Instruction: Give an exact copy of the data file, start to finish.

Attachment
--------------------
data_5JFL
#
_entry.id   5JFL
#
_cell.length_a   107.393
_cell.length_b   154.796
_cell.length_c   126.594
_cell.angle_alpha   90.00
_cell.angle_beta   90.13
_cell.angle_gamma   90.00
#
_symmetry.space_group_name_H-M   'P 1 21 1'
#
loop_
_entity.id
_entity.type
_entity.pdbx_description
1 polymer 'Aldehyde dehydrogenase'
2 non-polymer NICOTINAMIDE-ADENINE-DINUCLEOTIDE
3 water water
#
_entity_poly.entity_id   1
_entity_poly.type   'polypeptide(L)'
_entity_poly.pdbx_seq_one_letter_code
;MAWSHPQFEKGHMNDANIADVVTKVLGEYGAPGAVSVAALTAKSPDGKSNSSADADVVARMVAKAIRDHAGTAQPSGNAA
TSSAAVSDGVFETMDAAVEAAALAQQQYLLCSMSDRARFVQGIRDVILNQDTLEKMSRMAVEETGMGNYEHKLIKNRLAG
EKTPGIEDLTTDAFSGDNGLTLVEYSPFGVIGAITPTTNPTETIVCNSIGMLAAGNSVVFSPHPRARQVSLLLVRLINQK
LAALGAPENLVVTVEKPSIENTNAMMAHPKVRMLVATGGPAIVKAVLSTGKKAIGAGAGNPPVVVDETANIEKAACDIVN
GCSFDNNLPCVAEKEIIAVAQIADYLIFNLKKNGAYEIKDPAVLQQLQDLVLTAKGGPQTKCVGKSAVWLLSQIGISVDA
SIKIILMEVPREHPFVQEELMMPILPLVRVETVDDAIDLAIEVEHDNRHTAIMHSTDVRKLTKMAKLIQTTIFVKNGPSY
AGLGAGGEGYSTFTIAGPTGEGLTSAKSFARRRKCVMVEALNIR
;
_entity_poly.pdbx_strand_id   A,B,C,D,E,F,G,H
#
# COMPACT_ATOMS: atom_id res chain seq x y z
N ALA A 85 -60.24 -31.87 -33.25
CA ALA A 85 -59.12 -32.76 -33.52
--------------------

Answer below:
data_5JFL
#
_entry.id   5JFL
#
_cell.length_a   107.393
_cell.length_b   154.796
_cell.length_c   126.594
_cell.angle_alpha   90.00
_cell.angle_beta   90.13
_cell.angle_gamma   90.00
#
_symmetry.space_group_name_H-M   'P 1 21 1'
#
loop_
_entity.id
_entity.type
_entity.pdbx_description
1 polymer 'Aldehyde dehydrogenase'
2 non-polymer NICOTINAMIDE-ADENINE-DINUCLEOTIDE
3 water water
#
_entity_poly.entity_id   1
_entity_poly.type   'polypeptide(L)'
_entity_poly.pdbx_seq_one_letter_code
;MAWSHPQFEKGHMNDANIADVVTKVLGEYGAPGAVSVAALTAKSPDGKSNSSADADVVARMVAKAIRDHAGTAQPSGNAA
TSSAAVSDGVFETMDAAVEAAALAQQQYLLCSMSDRARFVQGIRDVILNQDTLEKMSRMAVEETGMGNYEHKLIKNRLAG
EKTPGIEDLTTDAFSGDNGLTLVEYSPFGVIGAITPTTNPTETIVCNSIGMLAAGNSVVFSPHPRARQVSLLLVRLINQK
LAALGAPENLVVTVEKPSIENTNAMMAHPKVRMLVATGGPAIVKAVLSTGKKAIGAGAGNPPVVVDETANIEKAACDIVN
GCSFDNNLPCVAEKEIIAVAQIADYLIFNLKKNGAYEIKDPAVLQQLQDLVLTAKGGPQTKCVGKSAVWLLSQIGISVDA
SIKIILMEVPREHPFVQEELMMPILPLVRVETVDDAIDLAIEVEHDNRHTAIMHSTDVRKLTKMAKLIQTTIFVKNGPSY
AGLGAGGEGYSTFTIAGPTGEGLTSAKSFARRRKCVMVEALNIR
;
_entity_poly.pdbx_strand_id   A,B,C,D,E,F,G,H
#
# COMPACT_ATOMS: atom_id res chain seq x y z
N ALA A 85 -60.24 -31.87 -33.25
CA ALA A 85 -59.12 -32.76 -33.52